Jack North

Jack North, who died early in 1998 at the age of 76, was one of the major figures in British free-flight for over half a century. He always took the direct and simplest approach to the solving of design and flying problems, but always with a firm eye on the physics involved. During wartime service in the RAF, he worked with early Bendix GCA radar and was based for a time at Cambrai airfield, where FAI World Cup contests were to be held 50 years later. While setting up one of the first two Bendix units at Melsbroek in Belgium, he heard a lost USAAF Liberator pilot asking for help in dense fog, and talked him down to a safe landing; the pilot had never heard of ground-controlled approach radar and Jack received a Christmas card for many years from his grateful wife.

After the War he worked for a time at Woolwich Arsenal, but arranged a move to work on aerodynamics at the NationalPhysical Laboratory. There he became interested in wind tunnel shock wave and airflow visualisation, and helped to develop the Schlieren photographic techniques that were vital to the development of supersonic flight. He wrote some of the standard works on the subject, and his work was
recognised by the award of the Royal Photographic Society’s Hood Medal for distinguished contributions to photographic science. For the final phase of his career he worked in the Neherlands on the design of the European Transonic wind tunnel.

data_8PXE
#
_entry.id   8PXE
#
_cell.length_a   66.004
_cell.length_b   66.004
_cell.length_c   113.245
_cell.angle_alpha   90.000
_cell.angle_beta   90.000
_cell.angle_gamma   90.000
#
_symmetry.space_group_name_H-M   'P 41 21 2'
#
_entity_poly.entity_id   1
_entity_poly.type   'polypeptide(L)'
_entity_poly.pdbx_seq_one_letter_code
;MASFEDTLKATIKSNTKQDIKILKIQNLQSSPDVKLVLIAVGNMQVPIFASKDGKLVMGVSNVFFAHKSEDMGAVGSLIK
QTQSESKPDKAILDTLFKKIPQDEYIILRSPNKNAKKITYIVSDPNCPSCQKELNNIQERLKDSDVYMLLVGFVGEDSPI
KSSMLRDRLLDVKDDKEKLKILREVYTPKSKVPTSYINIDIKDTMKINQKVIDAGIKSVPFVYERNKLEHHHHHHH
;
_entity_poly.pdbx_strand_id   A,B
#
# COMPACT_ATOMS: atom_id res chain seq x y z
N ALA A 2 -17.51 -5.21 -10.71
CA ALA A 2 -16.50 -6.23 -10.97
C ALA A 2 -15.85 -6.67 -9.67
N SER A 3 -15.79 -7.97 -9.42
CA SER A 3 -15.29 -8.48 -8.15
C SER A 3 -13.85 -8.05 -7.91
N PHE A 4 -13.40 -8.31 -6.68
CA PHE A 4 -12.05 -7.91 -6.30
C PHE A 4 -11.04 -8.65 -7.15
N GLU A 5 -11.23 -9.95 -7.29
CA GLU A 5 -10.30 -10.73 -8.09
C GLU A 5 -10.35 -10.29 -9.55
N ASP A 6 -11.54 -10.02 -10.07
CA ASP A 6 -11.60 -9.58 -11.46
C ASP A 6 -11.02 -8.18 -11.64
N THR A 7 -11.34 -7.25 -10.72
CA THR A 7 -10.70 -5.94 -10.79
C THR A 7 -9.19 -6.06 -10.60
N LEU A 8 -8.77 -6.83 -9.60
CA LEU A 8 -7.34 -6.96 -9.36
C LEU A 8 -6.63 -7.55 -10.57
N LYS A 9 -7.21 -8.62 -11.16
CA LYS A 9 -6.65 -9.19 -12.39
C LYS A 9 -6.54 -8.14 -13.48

After membership of TMAC and the Blackheath club, he joined Croydon & DMAC in 1947 and became the quiet but driving force behind Croydon during the club’s most successful years. He was one of only two people ever to represent Britain in all three outdoor free-flight categories on World Championship teams. He managed the British team at the Säve World Championships in 1971 and the New Zealand one at Wiener Neustadt a couple of years earlier, as well as serving on the free-flight technical committee of what was then the SMAE. His Ariel control-line aircraft helped numerous people to progress to aerobatics from basic round-and-round flying, and his published free-flight designs, all of them contest-proven, included Torpedo, Upstairs Maid, North Star, North Pole and Weatherbird. 

He pioneered 1/2A FF flying in the UK, using Cox Thermal Hopper and Holland Hornet engines, and was one of the first to use the then-sensationally large 300 sq. in. open rubber model, but still found time to develop and operate the early scoring system used at the World R/C Aerobatics Championships at RAF Kenley in 1962. One system for which Jack will be remembered was the rubber winding tube and motor cartridge. After clubmate Archie Allbone in the late 1950s broke a long series of motors Jack came up with the idea which has saved countless broken models since. Like all his systems, he published the details so others could benefit. The same applied to the bubble machine and electronic thermal detection methods, but it was perhaps Jack’s pioneering article, graphs and data on rubber testing in the magazine Model Aircraft that enabled many people with a less objective and scientific approach to their flying to at last understand how a rubber motor really worked and could best be used.

It was for these aspects of Jack’s model flying career that he was awarded the 1998 Antonov Diploma
for technical innovations.

Source :-


Issue No 9 March 1999
CIAM FLYER is the official newsletter
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